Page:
Bird and McLaughlin have an impressive career history. For those readers who aren’t familiar with the pair, she is the former MD of La Tasca and he has worked for Devenish, Greenall’s, Morrell’s of Oxford and Brunning and Price. This hasty CV summary does not do their experience justice, but there are only so many words one can fit into a four-page feature. In short, they have run some big hospitality businesses. Despite the love and passion they have for the industry and the fact that they no longer answer to large corporations, Cheshire Cat is still a business, and at the end of each month they still have to monitor how that business has performed. The duo are tight-lipped on numbers, with the occasional slip induced perhaps by pride. The Cholmondeley Arms, for example, took £12,000 on the aforementioned bonfire night. A special occasion, yes, but that is still highly impressive.
“Profits are up and sales are up,” states McLaughlin. “It’s a hugely competitive market for us around here. There are massive businesses that have opened nearby. Knutsford is massive too, so to have that competition and still retain our share, we’re really delighted. It’s going well.
“We work so hard – if we see anything slipping, we’re straight in to see why that’s happened. We’re never complacent. We’re looking at ways of constantly growing the businesses themselves. Weddings, for example. What other ways can you grow it? This year is all about consolidation in the seven sites and how we can add value to them and build sales.”
It’s a familiar story – a successful multiple operator gradually builds an estate with a steady growth of one to two sites a year. When they speak to us, it’s all about consolidation. But what if the right site comes along? Would that still be the case? Cheshire Cat has some beautiful countryside pubs, but would they ever, for example, consider heading into the city?
“We could do a great pub in a city, not a bar,” says McLaughlin. “If a great pub in Manchester came up in a business district, absolutely.”
I for one would love to see what Cheshire Cat could produce in a city centre. Having got to know the estate rather well over the past year and a half, I’ve experienced all aspects of the business. From the nostalgic contentment at The Church Inn to the flawless hospitality-come-camaraderie from team members Charlie and George at The Roebuck, these are pubs that just make you feel entirely comfortable – city centres could do with more venues that achieve this.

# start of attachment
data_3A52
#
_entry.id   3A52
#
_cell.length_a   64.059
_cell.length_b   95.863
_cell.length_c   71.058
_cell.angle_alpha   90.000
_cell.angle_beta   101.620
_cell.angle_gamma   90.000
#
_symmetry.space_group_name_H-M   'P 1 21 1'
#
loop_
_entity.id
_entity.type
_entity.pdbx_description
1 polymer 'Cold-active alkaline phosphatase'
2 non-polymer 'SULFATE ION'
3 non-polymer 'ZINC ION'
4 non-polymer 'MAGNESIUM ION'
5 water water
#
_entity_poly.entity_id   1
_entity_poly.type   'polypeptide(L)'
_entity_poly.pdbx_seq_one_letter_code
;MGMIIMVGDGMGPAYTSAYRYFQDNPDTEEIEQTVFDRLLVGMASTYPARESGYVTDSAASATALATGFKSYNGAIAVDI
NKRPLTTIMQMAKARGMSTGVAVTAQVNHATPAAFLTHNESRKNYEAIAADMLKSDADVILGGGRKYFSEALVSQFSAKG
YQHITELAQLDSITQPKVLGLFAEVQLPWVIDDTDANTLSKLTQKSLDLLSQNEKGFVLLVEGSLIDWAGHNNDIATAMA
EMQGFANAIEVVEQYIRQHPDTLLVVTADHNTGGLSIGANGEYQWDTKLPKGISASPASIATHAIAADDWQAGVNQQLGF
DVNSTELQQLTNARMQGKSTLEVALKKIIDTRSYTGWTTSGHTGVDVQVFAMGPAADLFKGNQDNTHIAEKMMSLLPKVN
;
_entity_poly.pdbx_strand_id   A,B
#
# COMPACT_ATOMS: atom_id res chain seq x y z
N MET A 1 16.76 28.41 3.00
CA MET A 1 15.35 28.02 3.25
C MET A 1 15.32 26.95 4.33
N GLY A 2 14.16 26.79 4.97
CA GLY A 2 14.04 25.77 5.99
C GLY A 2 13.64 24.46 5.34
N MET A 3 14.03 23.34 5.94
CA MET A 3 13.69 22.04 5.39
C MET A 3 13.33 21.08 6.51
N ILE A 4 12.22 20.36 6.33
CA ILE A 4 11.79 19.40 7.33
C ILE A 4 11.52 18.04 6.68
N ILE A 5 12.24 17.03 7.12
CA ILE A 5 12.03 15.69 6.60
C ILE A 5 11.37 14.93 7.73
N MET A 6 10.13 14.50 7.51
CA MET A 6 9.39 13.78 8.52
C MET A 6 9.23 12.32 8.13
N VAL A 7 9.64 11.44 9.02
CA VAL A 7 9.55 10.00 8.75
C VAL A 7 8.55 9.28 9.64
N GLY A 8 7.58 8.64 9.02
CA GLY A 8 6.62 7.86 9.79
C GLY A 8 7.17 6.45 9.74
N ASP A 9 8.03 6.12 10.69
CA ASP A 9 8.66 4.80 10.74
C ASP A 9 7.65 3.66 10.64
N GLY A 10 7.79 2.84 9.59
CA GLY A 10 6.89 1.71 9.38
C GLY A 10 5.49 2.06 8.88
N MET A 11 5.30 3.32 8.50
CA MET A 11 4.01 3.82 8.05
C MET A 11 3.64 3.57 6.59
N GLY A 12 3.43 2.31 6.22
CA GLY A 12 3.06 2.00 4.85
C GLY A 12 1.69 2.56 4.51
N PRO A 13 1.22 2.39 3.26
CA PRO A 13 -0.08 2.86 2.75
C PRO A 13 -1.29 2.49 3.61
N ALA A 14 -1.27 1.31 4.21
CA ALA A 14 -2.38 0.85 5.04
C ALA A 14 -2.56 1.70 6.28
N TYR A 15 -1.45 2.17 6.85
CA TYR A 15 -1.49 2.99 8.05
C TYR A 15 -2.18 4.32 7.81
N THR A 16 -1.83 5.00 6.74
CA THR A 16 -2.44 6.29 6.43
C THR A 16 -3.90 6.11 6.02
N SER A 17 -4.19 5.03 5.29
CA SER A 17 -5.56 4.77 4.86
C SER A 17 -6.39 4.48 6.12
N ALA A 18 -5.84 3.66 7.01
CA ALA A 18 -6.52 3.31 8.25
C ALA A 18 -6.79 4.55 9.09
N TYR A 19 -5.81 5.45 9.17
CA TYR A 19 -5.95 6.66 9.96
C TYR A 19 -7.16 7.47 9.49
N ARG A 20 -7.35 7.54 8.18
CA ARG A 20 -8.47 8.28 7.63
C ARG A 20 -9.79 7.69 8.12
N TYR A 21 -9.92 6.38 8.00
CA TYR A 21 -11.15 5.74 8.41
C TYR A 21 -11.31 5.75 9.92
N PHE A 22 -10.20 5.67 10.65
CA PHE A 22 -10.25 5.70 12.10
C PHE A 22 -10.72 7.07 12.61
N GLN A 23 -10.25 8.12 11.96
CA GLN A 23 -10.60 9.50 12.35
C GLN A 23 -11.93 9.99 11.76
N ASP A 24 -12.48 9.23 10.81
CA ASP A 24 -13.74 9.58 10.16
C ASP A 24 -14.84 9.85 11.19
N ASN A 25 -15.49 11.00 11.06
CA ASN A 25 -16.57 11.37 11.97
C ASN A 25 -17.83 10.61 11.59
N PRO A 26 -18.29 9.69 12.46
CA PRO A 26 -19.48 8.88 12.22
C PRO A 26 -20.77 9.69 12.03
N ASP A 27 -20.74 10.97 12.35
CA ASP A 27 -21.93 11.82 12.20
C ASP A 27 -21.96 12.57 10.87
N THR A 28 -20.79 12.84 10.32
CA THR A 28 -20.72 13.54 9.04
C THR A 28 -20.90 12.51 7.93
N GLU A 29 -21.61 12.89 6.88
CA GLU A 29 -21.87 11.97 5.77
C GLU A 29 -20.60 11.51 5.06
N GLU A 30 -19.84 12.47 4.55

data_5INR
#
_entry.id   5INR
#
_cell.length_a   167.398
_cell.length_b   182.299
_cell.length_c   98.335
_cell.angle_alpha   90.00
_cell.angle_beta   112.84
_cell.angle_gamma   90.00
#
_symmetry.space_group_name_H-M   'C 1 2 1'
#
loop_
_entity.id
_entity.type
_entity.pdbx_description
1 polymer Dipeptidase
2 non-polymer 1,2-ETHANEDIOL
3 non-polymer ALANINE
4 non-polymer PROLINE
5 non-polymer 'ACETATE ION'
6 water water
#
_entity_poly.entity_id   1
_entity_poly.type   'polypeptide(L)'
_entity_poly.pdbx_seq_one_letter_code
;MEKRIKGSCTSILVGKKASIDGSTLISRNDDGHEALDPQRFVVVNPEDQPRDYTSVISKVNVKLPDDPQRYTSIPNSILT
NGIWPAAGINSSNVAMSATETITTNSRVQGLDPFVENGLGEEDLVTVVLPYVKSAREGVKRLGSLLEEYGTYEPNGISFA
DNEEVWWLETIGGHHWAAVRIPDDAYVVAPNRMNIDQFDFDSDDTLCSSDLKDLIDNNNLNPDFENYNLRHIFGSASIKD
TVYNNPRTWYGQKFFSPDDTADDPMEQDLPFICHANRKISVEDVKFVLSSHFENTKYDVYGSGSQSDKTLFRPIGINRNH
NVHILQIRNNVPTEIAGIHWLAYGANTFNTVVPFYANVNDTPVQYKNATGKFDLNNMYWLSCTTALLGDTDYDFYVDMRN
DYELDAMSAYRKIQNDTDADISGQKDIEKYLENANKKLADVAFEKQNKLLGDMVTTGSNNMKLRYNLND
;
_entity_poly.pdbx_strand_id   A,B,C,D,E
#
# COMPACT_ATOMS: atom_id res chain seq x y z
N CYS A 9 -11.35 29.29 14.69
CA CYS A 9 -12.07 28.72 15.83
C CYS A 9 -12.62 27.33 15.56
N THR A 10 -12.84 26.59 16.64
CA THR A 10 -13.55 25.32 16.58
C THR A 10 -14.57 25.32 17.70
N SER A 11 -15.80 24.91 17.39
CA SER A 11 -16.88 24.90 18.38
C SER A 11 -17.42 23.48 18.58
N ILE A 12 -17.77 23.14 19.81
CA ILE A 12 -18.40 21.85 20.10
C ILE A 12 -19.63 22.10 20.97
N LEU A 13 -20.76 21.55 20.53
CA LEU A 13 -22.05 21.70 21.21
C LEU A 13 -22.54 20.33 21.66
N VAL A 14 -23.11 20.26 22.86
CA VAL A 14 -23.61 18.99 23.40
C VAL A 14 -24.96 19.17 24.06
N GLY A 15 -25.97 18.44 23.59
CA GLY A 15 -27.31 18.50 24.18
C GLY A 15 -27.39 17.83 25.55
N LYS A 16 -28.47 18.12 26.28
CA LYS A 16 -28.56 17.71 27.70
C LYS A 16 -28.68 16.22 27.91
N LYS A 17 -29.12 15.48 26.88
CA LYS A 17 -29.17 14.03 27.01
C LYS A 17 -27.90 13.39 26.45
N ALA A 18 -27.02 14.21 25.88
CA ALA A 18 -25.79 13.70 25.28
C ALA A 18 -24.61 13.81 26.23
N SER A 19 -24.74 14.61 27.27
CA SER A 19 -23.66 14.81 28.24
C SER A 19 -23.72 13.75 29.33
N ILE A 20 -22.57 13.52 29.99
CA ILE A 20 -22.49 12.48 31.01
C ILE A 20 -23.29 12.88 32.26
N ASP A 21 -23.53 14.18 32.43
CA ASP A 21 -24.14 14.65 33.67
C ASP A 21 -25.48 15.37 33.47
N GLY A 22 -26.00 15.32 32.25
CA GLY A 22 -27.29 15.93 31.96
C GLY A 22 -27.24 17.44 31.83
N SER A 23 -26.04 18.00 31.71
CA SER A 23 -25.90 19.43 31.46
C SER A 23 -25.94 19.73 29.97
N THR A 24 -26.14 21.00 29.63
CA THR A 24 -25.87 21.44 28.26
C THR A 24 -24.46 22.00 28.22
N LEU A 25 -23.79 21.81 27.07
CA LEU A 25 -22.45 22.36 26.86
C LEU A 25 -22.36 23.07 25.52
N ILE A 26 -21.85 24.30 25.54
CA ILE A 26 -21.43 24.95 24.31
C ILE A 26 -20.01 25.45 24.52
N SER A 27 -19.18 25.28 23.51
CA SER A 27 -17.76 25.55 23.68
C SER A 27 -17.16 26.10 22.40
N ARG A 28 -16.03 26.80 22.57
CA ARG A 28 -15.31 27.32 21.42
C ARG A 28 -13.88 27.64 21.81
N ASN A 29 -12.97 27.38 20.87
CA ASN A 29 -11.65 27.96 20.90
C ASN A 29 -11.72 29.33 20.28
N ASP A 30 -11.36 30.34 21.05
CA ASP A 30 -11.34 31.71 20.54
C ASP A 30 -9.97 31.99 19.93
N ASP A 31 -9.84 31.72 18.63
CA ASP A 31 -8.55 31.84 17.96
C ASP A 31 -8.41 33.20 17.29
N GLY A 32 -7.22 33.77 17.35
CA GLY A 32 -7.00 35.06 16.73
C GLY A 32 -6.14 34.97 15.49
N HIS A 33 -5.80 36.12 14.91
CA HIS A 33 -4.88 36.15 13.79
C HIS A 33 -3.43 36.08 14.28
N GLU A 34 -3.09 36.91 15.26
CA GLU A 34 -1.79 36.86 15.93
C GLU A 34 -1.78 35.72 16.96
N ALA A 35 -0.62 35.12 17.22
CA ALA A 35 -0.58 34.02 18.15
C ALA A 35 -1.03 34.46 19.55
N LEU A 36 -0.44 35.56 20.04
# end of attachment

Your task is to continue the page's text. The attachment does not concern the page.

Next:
When they look back on 2016, Bird and McLaughlin should do so with pride. In fact, that proudness should stretch back as far as the conception of the business itself. Since the opening of The Red Lion in 2009 and the conversion of The Bull’s Head in 2010, Cheshire Cat has become a shining example of what traditional pubs should stand for in this day and age. They must be particularly proud of every one of them, but do they have a favourite?
“They’re like having seven children,” laughs Bird. “Maybe deep down you like one of your kids better, but you’re never going to say a word, because all the other kids would be hurt. In all my experience, I’ve never seen turnarounds like these. They were all on the way to being houses, but we saw what they could be. We ran The Bull’s Head for three months knowing the best we ever did before the refurb was £1,400 in a week. There was no food and it was horrific. It’s best ever week since then was £42,000, with an average of £20,000+ a week. That was a place that everyone said had no hope, but that’s not what it’s about – it’s about that moment when you can say, ‘Yes there was’. What makes me cringe is how many have been lost because everyone said there was no hope and there was no one around to say, ‘You know what? I think there might be’.”